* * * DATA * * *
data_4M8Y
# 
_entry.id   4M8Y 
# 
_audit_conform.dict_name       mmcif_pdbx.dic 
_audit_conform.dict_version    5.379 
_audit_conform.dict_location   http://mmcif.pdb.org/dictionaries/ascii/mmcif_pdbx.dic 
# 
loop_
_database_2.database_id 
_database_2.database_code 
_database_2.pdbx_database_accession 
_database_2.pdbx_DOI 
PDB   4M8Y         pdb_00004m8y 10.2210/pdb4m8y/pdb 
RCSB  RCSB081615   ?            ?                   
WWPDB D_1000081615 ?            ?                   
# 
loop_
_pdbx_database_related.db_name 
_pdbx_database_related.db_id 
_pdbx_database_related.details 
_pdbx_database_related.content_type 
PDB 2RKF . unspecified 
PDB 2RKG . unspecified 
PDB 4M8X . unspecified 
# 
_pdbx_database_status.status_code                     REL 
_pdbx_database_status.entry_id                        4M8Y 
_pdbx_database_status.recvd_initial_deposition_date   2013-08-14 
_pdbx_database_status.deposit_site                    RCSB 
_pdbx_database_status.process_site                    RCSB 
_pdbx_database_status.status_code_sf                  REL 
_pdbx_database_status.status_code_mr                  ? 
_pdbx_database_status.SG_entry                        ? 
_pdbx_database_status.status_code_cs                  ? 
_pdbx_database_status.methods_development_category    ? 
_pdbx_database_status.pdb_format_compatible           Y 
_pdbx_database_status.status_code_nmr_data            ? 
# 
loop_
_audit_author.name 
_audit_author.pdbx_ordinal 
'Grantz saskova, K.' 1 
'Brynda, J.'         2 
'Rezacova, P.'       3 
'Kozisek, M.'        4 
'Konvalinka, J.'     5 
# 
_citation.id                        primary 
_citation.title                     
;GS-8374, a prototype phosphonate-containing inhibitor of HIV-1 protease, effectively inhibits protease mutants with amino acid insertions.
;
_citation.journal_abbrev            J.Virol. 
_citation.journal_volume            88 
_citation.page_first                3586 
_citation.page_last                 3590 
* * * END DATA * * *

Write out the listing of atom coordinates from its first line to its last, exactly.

data_4M8Y
# 
_entry.id   4M8Y 
# 
_audit_conform.dict_name       mmcif_pdbx.dic 
_audit_conform.dict_version    5.379 
_audit_conform.dict_location   http://mmcif.pdb.org/dictionaries/ascii/mmcif_pdbx.dic 
# 
loop_
_database_2.database_id 
_database_2.database_code 
_database_2.pdbx_database_accession 
_database_2.pdbx_DOI 
PDB   4M8Y         pdb_00004m8y 10.2210/pdb4m8y/pdb 
RCSB  RCSB081615   ?            ?                   
WWPDB D_1000081615 ?            ?                   
# 
loop_
_pdbx_database_related.db_name 
_pdbx_database_related.db_id 
_pdbx_database_related.details 
_pdbx_database_related.content_type 
PDB 2RKF . unspecified 
PDB 2RKG . unspecified 
PDB 4M8X . unspecified 
# 
_pdbx_database_status.status_code                     REL 
_pdbx_database_status.entry_id                        4M8Y 
_pdbx_database_status.recvd_initial_deposition_date   2013-08-14 
_pdbx_database_status.deposit_site                    RCSB 
_pdbx_database_status.process_site                    RCSB 
_pdbx_database_status.status_code_sf                  REL 
_pdbx_database_status.status_code_mr                  ? 
_pdbx_database_status.SG_entry                        ? 
_pdbx_database_status.status_code_cs                  ? 
_pdbx_database_status.methods_development_category    ? 
_pdbx_database_status.pdb_format_compatible           Y 
_pdbx_database_status.status_code_nmr_data            ? 
# 
loop_
_audit_author.name 
_audit_author.pdbx_ordinal 
'Grantz saskova, K.' 1 
'Brynda, J.'         2 
'Rezacova, P.'       3 
'Kozisek, M.'        4 
'Konvalinka, J.'     5 
# 
_citation.id                        primary 
_citation.title                     
;GS-8374, a prototype phosphonate-containing inhibitor of HIV-1 protease, effectively inhibits protease mutants with amino acid insertions.
;
_citation.journal_abbrev            J.Virol. 
_citation.journal_volume            88 
_citation.page_first                3586 
_citation.page_last                 3590 